Be the Change, Stop Bullying & Cyberbullying

Bullying Intervention

During 2015-16, about 76% of public schools reported providing training for classroom teachers or aides on recognizing physical, social, and verbal bullying behaviors (NCES, 2018).

A greater percentage of public middle schools than of high schools and primary schools reported providing training on discipline policies and practices for all types of bullying (NCES, 2018).

Bullied youth were most likely to report that actions that accessed support from others made a positive difference (Davis & Nixon, 2010).

Actions aimed at changing the behavior of the bullying youth (fighting, getting back at them, telling them to stop, etc.) were rated as more likely to make things worse (Davis & Nixon, 2010).

Students reported that the most helpful things teachers can do are: listen to the student, check in with them afterwards to see if the bullying stopped, and give the student advice (Davis & Nixon, 2010).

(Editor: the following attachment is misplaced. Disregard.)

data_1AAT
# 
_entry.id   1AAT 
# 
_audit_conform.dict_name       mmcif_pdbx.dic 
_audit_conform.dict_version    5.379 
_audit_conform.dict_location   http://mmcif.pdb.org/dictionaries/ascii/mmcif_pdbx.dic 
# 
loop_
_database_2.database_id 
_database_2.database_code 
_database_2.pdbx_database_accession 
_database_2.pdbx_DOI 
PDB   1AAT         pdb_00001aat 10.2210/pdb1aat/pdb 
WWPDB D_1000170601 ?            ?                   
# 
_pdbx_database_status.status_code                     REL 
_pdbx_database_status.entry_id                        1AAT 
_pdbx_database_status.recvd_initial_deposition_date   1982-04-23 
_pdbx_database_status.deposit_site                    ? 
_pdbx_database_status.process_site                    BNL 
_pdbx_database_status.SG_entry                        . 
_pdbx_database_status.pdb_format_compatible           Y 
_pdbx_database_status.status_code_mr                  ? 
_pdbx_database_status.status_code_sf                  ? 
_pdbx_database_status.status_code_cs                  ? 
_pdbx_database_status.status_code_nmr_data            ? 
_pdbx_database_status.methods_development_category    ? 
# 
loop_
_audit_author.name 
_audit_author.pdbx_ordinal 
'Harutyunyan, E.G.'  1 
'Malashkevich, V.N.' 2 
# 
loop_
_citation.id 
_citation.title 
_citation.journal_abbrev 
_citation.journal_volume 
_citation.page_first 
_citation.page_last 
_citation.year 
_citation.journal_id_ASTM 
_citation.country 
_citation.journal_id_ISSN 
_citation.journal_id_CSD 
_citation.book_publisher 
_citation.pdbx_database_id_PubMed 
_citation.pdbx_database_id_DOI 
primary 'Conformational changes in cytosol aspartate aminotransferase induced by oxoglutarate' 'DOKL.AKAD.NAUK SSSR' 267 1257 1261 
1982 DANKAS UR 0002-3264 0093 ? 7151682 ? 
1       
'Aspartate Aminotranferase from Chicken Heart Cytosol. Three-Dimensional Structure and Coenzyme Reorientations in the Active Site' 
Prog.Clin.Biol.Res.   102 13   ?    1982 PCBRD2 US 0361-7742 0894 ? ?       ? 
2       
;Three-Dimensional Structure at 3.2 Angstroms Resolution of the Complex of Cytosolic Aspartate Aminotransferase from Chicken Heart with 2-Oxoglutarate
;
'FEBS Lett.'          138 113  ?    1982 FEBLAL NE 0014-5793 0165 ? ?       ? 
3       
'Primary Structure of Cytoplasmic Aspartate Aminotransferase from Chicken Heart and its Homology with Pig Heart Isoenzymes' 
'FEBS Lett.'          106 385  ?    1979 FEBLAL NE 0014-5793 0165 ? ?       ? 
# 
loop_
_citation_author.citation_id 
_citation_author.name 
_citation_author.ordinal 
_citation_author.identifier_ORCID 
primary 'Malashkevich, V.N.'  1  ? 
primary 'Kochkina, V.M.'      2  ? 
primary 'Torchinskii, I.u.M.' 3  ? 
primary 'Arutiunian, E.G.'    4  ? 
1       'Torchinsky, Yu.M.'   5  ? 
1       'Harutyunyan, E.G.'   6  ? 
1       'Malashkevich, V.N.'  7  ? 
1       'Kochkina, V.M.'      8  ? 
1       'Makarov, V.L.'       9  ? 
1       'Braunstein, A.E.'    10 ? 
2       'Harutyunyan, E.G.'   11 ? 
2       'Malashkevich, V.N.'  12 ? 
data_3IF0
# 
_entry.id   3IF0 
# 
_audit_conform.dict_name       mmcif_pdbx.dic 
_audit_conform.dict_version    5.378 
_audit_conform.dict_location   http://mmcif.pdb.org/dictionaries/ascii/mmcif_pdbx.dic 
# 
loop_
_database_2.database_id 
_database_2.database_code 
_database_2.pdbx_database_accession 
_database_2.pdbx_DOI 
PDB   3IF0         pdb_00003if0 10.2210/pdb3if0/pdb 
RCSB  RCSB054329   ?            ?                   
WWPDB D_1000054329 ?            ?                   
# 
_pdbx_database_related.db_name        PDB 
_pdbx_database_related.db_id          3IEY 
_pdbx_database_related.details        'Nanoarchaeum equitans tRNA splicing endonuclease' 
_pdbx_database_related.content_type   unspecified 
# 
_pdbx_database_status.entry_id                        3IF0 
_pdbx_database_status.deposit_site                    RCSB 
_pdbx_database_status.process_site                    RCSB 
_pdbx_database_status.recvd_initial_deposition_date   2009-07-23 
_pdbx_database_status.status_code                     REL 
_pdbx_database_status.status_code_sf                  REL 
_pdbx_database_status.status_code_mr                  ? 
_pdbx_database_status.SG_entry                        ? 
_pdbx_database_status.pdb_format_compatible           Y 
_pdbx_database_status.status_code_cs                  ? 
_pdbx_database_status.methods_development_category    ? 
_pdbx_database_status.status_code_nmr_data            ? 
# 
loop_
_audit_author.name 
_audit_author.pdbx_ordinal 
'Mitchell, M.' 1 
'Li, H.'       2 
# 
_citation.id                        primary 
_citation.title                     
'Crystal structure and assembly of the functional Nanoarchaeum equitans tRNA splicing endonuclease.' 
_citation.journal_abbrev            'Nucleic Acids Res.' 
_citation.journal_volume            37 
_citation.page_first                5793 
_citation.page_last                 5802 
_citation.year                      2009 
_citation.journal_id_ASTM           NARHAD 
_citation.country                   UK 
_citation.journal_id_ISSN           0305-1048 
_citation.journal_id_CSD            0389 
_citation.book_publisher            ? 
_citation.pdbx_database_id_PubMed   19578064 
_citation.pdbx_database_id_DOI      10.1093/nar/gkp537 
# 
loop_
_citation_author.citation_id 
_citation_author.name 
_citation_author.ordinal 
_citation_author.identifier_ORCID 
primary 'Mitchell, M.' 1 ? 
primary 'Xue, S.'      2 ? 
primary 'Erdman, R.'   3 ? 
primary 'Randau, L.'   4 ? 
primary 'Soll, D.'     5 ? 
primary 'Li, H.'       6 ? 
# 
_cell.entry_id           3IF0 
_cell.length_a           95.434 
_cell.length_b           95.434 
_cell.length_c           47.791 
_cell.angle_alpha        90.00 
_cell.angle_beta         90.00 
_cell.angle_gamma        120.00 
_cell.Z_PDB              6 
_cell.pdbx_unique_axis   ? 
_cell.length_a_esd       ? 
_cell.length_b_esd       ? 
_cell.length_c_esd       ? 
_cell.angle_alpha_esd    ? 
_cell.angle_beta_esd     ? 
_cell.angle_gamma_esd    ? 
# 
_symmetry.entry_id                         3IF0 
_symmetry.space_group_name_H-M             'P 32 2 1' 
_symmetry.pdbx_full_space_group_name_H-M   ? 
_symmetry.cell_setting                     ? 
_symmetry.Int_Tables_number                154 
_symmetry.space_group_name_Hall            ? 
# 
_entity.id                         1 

Students reported that the most harmful things teachers can do are: tell the student to solve the problem themselves, tell the student that the bullying wouldn’t happen if they acted differently, ignored what was going on, or tell the student to stop tattling (Davis & Nixon, 2010).

As reported by students who have been bullied, the self-actions that had some of the most negative impacts (telling the person to stop/how I feel, walking away, pretending it doesn’t bother me) are often used by youth and often recommended to youth (Davis & Nixon, 2010).


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